Meg Wolitzer’s 2013 bestseller, “The Interestings,” featured a group of precocious teenagers who met at summer camp in 1974. Wolitzer’s gift for capturing youthful exuberance and insecurity in that book suggested that she’d also be a natural at writing a young-adult novel.
“Belzhar,” her first work aimed at a younger audience, is narrated by 15-year-old Jam Gallahue. For almost a year, she has been inconsolable over the death of her boyfriend, Reeve, an English exchange student. When the story opens, Jam has just arrived the Wooden Barn, a boarding school in rural Vermont that’s “sort of a halfway house between a hospital and a regular school. It’s like a big lily pad where you can linger before you have to make the frog-leap back to ordinary life.”
The school eschews drugs for treating depression or other mental illnesses. Internet and cellphones are banned. Instead, Jam and four other students are subjected to what might be called the Plath Method. They’re chosen for a class called Special Topics in English, whose elderly teacher assigns just one book a semester. This time, it’s Sylvia Plath’s “The Bell Jar.” She also gives each student a red leather journal. Their homework: Read Plath’s novel and write in the journal twice a week.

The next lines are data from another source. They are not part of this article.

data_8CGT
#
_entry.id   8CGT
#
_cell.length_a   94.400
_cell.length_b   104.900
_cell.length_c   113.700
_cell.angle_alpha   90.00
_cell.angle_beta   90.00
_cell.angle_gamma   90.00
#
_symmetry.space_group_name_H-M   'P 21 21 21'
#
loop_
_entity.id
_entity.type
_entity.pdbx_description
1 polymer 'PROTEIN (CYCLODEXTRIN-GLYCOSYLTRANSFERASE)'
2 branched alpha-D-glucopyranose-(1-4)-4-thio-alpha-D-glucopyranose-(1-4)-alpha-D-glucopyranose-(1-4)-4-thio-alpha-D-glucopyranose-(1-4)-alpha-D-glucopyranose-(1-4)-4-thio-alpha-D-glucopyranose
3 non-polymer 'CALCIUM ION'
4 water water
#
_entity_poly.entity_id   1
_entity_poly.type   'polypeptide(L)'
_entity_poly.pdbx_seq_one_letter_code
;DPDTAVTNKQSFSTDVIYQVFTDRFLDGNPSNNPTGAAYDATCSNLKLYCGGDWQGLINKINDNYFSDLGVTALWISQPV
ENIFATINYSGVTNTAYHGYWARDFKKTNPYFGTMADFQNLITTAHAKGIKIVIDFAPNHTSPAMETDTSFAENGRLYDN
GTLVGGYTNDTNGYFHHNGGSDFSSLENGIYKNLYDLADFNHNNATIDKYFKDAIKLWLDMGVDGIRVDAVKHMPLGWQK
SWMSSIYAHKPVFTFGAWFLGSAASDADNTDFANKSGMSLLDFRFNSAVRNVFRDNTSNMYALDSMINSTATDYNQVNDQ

Sound like an easy A? It turns out to be a wrenching, complicated experience. As the weeks pass, Jam and her friends discover something unnerving. The process of reading Plath and reliving their own traumas by writing them down transports them to an eerie, magical way station, a place they call Belzhar (pronounced “bell jar”). In Belzhar, Jam and her classmates find that their lives are frozen in eternal replay mode: Each relives the moments leading up to his or her trauma, but it’s an unending “before” with no “after.”
This metaphor for the grieving process makes for an uneasy amalgam of teen angst and the supernatural. Wolitzer’s first novel, “Sleepwalking,” written more than 30 years ago when Wolitzer was a college student, also deals with young people obsessed with Sylvia Plath. The teenagers in “Belzhar” seem to have been magically transported from that period to 2014. They don’t speak or interact much like contemporary adolescents. Reeve is the most egregious example, spouting lines from ancient Monty Python routines. And the perfunctory references to “The Bell Jar” seem more like canned fodder for a book group Reader’s Guide than an attempt to illuminate Plath’s life and work.
Still, Wolitzer works her own dark magic toward the end of her tale, when, as the semester draws to a close, the five friends are forced to choose between remaining in Belzhar or resuming their lives. As Jam confronts the truth about Reeve’s death, these last few chapters rewrite everything the reader knows about her — and what Jam knows about herself. And, despite its flaws, “Belzhar” finally demonstrates the power of words to heal.
Dutton. 266 pp. $17.99. Ages 14 and up
Originally published on WashingtonPost.com.